‘A father-and-son moment to remember’
By ERIC F. EDMUNDS JR. ’75
“Pole, pole,” intoned the guide – Swahili for
slowly, slowly. It was half-past midnight on June 23 as we emerged
into the clear bracing air of 15,000 feet from our barely warmed
hut. The Southern Cross shone brightly in the night sky and the
full moon illuminated the snows of Kilimanjaro, 4,000 steep feet
We were five: a UCLA friend who had summited McKinley; his girlfriend,
a two-time Hawaii Ironman triathlete; an ultra-distance running
friend; me; and my son Alex – newly graduated from high
school, soon to join Princeton’s Class of 2009 and its championship
water polo team.
The thin air quickly took its toll. The temperature, freezing
as we started, began to drop. The loose scree crumbled underfoot,
all the while our guide urging us “pole pole.” Passing
the Hans Meyer cave at 16,000 feet (Meyer was the first white
man to reach the summit, in 1889), we saw other climbers turning
back with altitude sickness or, more alarming, pulmonary edema.
On we pushed into the night.
To our dismay, the first wisps of fog appeared. By 3 a.m., clouds
concealed the snowcapped summit. Vegetation and all signs of green
were a memory. Kilimanjaro is a remarkable mélange of five
ascending “zones” or micro-climes: Beginning at about
5,000 feet, tropical jungle and cloud-forest; next, temperate
woods of pine and ferns; followed by high alpine meadows, filled
with clear creeks, bizarre lobelia trees and exotic wildflowers;
then barren wind-swept plains; and finally, the so-called Arctic
Zone, covered by snow, ice, and slippery rock. We donned down
parkas, Gore-Tex shells, ski gloves, and masks.
We reached Gilman’s Point, on the edge of the volcanic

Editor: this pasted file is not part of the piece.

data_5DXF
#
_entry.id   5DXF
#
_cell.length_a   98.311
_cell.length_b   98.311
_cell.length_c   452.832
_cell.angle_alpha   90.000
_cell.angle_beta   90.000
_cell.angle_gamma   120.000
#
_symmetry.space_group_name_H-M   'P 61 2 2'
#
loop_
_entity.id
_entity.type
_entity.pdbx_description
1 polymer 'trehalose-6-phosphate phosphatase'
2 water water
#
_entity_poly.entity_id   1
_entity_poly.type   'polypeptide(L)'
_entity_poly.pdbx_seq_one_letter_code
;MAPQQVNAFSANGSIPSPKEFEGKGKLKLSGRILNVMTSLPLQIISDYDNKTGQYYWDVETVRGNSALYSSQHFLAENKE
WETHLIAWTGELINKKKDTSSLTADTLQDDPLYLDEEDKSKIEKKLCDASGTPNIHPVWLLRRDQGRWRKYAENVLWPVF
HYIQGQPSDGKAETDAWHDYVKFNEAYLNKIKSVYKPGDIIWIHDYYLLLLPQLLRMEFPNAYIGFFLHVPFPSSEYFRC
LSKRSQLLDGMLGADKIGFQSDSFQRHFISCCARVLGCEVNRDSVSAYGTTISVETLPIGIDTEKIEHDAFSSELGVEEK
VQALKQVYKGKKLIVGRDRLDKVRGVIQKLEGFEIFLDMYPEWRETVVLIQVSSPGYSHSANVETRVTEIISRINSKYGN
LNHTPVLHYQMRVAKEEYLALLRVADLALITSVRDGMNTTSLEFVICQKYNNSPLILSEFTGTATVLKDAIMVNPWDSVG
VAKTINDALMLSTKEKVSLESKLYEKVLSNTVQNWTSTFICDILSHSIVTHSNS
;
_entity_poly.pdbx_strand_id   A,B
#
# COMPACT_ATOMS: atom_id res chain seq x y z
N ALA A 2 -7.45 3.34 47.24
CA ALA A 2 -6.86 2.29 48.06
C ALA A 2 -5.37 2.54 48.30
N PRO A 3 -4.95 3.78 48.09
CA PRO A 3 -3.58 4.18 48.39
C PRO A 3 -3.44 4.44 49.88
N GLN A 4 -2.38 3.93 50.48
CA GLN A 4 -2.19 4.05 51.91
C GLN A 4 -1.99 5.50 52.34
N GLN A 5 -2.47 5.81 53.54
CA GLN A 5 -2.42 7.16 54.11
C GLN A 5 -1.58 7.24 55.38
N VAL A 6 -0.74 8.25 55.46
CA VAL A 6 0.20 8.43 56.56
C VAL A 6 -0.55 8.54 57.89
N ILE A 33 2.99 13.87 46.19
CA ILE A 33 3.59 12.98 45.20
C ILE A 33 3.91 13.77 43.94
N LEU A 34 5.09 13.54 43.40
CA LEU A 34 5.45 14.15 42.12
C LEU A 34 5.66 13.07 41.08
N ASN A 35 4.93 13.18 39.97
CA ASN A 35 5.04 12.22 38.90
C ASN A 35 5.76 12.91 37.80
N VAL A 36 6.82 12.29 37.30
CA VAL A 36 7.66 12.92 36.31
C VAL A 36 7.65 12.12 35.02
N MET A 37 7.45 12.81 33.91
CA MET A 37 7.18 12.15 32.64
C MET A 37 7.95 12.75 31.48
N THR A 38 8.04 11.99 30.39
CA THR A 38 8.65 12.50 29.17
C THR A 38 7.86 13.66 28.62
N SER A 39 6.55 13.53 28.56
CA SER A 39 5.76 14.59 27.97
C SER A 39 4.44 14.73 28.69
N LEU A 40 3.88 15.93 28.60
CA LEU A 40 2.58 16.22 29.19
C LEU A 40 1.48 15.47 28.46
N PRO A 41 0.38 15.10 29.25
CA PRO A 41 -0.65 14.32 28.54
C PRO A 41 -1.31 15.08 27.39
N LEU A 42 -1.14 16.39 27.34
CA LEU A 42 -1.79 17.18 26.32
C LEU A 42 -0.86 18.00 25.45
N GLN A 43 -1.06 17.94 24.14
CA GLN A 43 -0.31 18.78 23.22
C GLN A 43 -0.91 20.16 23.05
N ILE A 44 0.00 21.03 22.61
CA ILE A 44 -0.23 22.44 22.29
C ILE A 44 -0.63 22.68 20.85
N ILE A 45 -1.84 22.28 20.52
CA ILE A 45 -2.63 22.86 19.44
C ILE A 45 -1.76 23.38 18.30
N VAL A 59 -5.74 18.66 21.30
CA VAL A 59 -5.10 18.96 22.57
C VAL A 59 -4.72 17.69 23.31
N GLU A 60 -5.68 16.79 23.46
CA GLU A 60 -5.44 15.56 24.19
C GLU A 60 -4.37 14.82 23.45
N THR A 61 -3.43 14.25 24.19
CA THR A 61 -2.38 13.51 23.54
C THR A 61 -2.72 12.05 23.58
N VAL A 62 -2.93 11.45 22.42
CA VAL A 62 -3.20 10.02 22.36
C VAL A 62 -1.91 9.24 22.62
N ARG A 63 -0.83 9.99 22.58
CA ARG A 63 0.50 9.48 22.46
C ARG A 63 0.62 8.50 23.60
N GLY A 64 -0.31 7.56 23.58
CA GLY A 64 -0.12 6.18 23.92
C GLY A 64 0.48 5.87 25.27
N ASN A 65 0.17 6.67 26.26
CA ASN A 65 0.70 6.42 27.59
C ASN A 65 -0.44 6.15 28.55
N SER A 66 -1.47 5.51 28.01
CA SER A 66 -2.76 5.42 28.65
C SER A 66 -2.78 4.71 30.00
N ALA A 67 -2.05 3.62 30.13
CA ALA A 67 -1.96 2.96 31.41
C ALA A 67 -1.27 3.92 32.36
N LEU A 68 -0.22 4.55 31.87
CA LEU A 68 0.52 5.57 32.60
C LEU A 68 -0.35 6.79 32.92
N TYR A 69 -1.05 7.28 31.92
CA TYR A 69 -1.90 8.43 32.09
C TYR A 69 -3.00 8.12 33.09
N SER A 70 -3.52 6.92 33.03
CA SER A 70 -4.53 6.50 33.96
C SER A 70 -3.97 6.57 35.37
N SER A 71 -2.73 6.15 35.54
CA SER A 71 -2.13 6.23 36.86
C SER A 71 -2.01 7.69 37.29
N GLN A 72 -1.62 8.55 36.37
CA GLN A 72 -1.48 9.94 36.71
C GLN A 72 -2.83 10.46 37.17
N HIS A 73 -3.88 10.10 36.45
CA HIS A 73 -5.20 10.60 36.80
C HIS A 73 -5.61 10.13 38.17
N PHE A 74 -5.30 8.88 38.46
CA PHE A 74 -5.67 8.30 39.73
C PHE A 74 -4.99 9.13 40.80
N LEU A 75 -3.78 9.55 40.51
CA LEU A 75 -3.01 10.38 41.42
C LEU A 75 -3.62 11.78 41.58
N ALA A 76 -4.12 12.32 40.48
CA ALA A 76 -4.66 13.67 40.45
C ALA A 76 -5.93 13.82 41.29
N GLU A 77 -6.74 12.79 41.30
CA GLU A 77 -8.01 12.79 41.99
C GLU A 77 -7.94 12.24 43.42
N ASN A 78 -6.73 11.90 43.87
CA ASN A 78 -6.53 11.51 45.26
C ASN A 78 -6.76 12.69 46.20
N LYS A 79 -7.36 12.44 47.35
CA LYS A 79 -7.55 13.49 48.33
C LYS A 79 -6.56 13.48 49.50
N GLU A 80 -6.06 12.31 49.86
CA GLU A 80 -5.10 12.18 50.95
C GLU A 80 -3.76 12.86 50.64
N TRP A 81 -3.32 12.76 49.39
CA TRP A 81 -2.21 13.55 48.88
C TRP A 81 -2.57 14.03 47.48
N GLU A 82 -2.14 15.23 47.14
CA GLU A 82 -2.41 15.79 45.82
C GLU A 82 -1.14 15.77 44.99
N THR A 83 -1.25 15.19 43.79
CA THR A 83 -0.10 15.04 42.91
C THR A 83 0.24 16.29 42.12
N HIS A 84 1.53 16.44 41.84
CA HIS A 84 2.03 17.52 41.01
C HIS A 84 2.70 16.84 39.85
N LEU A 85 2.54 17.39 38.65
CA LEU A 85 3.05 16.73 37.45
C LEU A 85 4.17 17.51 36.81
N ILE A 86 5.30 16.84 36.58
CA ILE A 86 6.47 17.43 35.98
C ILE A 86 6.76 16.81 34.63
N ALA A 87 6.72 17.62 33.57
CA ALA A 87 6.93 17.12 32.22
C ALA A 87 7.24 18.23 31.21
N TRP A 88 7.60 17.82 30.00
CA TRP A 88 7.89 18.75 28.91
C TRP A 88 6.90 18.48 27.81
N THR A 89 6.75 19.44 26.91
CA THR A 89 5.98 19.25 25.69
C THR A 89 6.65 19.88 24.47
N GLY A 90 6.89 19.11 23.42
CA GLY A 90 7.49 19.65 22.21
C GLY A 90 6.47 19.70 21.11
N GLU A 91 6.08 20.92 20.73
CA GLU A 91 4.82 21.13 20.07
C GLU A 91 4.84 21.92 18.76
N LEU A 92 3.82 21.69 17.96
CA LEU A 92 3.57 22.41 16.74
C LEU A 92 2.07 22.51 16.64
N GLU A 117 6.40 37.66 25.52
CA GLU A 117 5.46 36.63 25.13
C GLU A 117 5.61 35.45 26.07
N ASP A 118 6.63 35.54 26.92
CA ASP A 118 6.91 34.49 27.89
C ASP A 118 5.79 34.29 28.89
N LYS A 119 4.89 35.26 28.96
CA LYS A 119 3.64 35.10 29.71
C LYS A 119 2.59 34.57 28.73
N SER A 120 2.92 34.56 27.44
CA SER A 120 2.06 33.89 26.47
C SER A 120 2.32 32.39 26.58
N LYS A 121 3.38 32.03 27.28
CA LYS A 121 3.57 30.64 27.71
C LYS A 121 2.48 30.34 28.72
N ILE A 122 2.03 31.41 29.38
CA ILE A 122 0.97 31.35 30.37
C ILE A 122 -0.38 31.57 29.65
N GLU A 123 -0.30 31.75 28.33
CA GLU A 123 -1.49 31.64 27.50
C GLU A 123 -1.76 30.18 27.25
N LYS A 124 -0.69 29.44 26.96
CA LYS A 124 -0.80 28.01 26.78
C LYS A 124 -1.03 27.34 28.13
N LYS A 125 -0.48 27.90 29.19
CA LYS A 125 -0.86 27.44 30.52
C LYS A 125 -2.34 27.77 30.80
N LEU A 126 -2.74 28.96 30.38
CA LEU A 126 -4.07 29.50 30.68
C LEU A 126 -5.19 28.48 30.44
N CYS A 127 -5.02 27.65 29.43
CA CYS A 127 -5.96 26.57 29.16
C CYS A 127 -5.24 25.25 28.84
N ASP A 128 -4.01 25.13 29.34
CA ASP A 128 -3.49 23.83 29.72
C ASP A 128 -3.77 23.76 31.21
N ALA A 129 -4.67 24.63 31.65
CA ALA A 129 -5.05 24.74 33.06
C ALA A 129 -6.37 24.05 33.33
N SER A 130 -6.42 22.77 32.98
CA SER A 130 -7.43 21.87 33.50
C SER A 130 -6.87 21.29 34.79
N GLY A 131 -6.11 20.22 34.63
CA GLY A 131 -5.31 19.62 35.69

crater, altitude 18,655 feet, at 4:49 a.m. Here we caught our
breaths and drank some last water before the canteens froze, readying
for the final push to the summit, at 19,340 feet the highest point
on the African continent. The winds increased to a howling 40
mph, the temperature dropped to 8 degrees Fahrenheit, and snow
blew horizontally in the darkness. We reached Uhuru Peak ahead
of schedule at 6:05 a.m. There would be no traditional sunrise
photos of the crater for us.
Two days later, we were back at the trailhead, buying obligatory
rounds of beers for the successful guides and porters. In return,
they rose and sang us a Swahili song about “Kili.”
It occurred to us that the government-decreed requirement for
guides on the mountain is a Full Employment Act for the otherwise
impoverished (but fit) residents of northern Tanzania.
The scenery and vistas on Kilimanjaro are beyond compare. Later,
as we gazed up at the peak from the flat plains and wispy acacia
trees of Kenya’s Amboseli Game Reserve, with elephant and
zebras grazing before us, and later still looking down at the
peak from our flight home, we were struck by the majesty of Kilimanjaro.
Hemingway famously wrote that a leopard was found embalmed in
the snows of its peak.
A more timely point of controversy is the well-documented fact
that Kilimanjaro is losing its ice cap to global warming. The
first explorer, Meyer, could barely reach the peak for the forest
of ice formations and fields blocking his path. Today these are
gone, and the ice inside the crater shrinks annually.
For us, meanwhile, it was a father-and-son moment to remember.
Alex is leaving the nest, and soon would be ensconced in the Princeton
cocoon of new discoveries and parentless living. In May he marched
in the P-rade, alongside my 30th reunion classmates. But “Kili”
is a march neither of us will soon forget.
ERIC F. EDMUNDS JR. ’75
Los Angeles, Calif.